“[This bill] does not change current law; DOSH is already enforcing the bloodborne pathogen standard in adult filmmaking. As far as we know, there has not been a single case of employment discrimination brought against an adult producer by a person with HIV or another STD who has been refused employment as a performer in an adult film. We cannot predict what a court might conclude if there ever is a situation in which an adult film producer asserts that a person’s HIV or STD status is a medical condition that might endanger the health and safety of the performer or others (pursuant to Government Code 12940) and prevents that person from performing. We cannot predict whether a court would find that the use of a condom or other protective barrier constituted a reasonable accommodation. But again, a case like that could happen now, and [this bill] does not impact that possibility.”
It is worth noting that the Fair Employment and Housing Act provides that the prohibition against discrimination based on disability or medical condition “does not prohibit an employer from refusing to hire or discharging an employee who, because of the employee’s medical condition, is unable to perform his or her essential duties even with reasonable accommodations, or cannot perform those duties in a manner that would not endanger the employee’s health or safety or the health or safety of others even with reasonable accommodations.” (Government Code Section 12940 (a)(2))(Emphasis provided).

This is similar to the “direct threat” defense under the federal Americans with Disabilities Act (ADA) which provides that an employer may lawfully exclude an individual from employment for safety reasons only if the employer can show that employment of the individual would pose a “direct threat.” The EEOC’s ADA regulations explain that “direct threat” means “a significant risk of substantial harm to the health or safety of the individual or others that cannot be eliminated or reduced by reasonable accommodation.”

4) Recent Amendment Regarding “Purchased” Scenes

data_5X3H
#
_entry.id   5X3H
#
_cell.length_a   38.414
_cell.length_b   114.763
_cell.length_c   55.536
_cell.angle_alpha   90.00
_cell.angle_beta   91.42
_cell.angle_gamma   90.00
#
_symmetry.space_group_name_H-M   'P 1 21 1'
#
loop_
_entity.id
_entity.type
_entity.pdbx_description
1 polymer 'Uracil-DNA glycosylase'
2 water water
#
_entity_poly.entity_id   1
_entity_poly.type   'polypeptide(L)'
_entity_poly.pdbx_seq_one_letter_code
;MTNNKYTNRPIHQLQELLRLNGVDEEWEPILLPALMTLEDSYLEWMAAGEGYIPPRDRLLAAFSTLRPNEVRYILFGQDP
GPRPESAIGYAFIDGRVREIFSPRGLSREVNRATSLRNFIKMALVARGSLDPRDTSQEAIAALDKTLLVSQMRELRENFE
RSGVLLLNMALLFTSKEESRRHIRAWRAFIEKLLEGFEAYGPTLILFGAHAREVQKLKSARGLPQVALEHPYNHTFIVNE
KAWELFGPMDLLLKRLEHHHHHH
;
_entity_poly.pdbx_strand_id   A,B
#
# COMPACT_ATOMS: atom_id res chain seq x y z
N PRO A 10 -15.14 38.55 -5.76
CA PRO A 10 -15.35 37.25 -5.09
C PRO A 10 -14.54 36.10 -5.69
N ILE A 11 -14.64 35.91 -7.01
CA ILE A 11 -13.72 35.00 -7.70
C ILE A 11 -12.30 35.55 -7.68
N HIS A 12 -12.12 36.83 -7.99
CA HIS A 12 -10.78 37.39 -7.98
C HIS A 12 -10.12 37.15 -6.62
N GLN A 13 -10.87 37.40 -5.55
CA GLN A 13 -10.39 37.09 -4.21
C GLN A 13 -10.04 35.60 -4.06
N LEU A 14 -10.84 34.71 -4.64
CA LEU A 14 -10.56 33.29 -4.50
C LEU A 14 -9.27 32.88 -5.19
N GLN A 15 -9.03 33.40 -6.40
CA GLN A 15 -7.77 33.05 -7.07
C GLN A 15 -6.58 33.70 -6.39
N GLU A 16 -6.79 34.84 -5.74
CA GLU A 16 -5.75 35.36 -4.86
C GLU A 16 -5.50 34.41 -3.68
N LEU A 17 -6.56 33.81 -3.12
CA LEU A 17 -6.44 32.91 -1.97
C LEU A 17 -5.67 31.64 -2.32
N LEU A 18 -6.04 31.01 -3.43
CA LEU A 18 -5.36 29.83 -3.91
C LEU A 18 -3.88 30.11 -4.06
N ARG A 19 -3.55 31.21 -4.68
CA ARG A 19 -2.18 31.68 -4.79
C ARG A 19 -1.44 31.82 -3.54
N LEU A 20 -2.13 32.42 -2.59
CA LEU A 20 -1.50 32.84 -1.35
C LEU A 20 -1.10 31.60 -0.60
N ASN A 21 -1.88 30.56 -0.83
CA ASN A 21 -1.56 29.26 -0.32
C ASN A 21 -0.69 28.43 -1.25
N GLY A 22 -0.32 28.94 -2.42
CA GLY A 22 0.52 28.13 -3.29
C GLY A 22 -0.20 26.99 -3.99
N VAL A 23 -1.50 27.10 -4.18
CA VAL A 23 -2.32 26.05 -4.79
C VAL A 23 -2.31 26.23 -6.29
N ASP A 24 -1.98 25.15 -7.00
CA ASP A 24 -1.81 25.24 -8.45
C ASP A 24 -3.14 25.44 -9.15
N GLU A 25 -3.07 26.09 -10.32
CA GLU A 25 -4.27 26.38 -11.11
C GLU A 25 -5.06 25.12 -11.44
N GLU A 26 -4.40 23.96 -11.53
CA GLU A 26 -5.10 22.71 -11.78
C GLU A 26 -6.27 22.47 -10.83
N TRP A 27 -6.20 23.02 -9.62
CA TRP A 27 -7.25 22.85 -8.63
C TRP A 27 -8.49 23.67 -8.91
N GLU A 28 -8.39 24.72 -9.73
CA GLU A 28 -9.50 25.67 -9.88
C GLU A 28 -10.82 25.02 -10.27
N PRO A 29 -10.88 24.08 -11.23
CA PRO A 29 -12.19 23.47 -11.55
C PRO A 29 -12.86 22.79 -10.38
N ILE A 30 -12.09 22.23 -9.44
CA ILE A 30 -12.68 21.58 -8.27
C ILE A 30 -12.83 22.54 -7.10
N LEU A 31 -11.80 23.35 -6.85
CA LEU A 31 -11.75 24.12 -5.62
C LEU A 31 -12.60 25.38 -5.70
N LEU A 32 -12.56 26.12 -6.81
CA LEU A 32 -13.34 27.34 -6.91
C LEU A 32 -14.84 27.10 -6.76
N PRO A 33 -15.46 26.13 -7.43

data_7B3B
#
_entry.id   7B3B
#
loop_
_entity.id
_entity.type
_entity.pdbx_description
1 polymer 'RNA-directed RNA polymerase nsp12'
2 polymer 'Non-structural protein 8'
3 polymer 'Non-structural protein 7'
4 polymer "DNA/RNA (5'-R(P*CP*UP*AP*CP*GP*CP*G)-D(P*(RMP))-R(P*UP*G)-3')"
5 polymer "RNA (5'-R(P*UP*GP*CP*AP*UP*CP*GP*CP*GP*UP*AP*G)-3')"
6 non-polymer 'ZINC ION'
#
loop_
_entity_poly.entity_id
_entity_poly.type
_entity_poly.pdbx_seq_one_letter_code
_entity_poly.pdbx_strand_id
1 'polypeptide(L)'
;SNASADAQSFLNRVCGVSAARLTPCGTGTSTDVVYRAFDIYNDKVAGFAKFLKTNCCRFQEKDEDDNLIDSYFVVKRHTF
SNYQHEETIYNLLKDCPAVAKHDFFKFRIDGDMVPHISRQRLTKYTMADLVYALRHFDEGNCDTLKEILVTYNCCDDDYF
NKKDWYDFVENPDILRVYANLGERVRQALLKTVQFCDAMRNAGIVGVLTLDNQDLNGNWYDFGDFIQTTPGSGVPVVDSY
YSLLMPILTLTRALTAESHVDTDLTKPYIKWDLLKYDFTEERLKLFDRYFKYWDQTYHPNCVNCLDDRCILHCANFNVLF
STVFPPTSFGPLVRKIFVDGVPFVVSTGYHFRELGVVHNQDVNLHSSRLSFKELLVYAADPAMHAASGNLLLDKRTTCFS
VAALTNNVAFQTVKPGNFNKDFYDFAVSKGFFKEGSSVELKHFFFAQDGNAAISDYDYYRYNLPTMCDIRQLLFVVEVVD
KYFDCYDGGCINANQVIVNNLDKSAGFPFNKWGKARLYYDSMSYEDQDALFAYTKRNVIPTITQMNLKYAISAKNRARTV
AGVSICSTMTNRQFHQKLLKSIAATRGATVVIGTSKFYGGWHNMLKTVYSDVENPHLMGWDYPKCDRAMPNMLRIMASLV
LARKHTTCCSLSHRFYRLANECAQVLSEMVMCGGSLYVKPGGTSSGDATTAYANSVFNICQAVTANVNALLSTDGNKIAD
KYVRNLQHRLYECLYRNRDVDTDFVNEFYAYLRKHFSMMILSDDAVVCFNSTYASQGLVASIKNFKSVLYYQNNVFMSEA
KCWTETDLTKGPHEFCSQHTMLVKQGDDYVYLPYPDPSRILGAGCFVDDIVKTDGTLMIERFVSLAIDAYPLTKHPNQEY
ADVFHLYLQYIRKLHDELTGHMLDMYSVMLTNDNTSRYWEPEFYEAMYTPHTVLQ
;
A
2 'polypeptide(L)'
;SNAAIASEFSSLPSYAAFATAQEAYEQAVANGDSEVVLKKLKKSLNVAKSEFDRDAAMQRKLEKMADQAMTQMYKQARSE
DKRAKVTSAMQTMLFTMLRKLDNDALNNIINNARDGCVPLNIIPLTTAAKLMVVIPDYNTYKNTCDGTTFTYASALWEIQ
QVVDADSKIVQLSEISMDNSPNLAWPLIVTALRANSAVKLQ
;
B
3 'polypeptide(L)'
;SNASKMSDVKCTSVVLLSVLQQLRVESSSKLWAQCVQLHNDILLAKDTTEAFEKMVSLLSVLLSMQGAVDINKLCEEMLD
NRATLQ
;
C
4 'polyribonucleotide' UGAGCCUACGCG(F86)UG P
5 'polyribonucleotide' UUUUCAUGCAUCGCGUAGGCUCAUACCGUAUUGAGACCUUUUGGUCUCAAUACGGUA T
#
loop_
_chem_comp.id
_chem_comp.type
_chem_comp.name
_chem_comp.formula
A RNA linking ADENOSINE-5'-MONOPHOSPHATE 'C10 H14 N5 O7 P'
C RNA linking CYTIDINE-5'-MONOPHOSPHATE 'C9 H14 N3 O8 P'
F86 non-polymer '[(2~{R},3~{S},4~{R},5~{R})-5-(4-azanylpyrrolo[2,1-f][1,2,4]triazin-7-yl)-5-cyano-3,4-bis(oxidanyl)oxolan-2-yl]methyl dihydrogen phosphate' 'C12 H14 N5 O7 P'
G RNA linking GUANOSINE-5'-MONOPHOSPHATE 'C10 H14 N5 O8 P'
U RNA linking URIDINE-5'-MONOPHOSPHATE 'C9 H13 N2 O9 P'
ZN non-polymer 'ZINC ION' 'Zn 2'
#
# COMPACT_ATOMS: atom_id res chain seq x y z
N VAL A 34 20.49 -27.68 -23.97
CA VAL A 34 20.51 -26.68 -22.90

The most recent set of amendments to this bill provide that an adult film employer’s injury prevention program shall include specified information for all scenes produced “or purchased.” The author’s office indicates that this amendment is intended to make an adult film employer responsible for providing certain information related not only to scenes they produce themselves, but scenes that may have been produced by another individual or entity and purchased by the adult film employer for distribution.
Opponents have raised a series of additional concerns about this specific amendment to the bill with committee staff, but at the time of preparation of this analysis were still analyzing the amendment and its implications. However, opponents did provide a brief initial response as follows:
“The amendment appears to impose burdensome recordkeeping requirements not only on the employer, but also on each entity in the upstream chain of commerce, regardless of the fact that they have no additional knowledge or information regarding the underlying employer/employee relationship. Not only is it unprecedented for an upstream purchaser in this context to be required to keep records of downstream worker safety, but as a practical matter, this will be very costly, complicated, and burdensome to implement.

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Many ‘scenes’ are licensed to hundreds of different sites and/or distributors (i.e., those who ‘purchase scenes’). Under the proposed amendment, each will have to maintain detailed records about the shoot, about which they have no actual knowledge, and which raise serious and complex privacy and compliance concerns (with respect to various state and federal privacy and healthcare laws). Such concerns are heightened and compounded given that many of those who ‘purchase scenes’ are not large sophisticated operations, but small businesses, who may not have the expertise to manage and protect sensitive information, such as documentation of medical testing.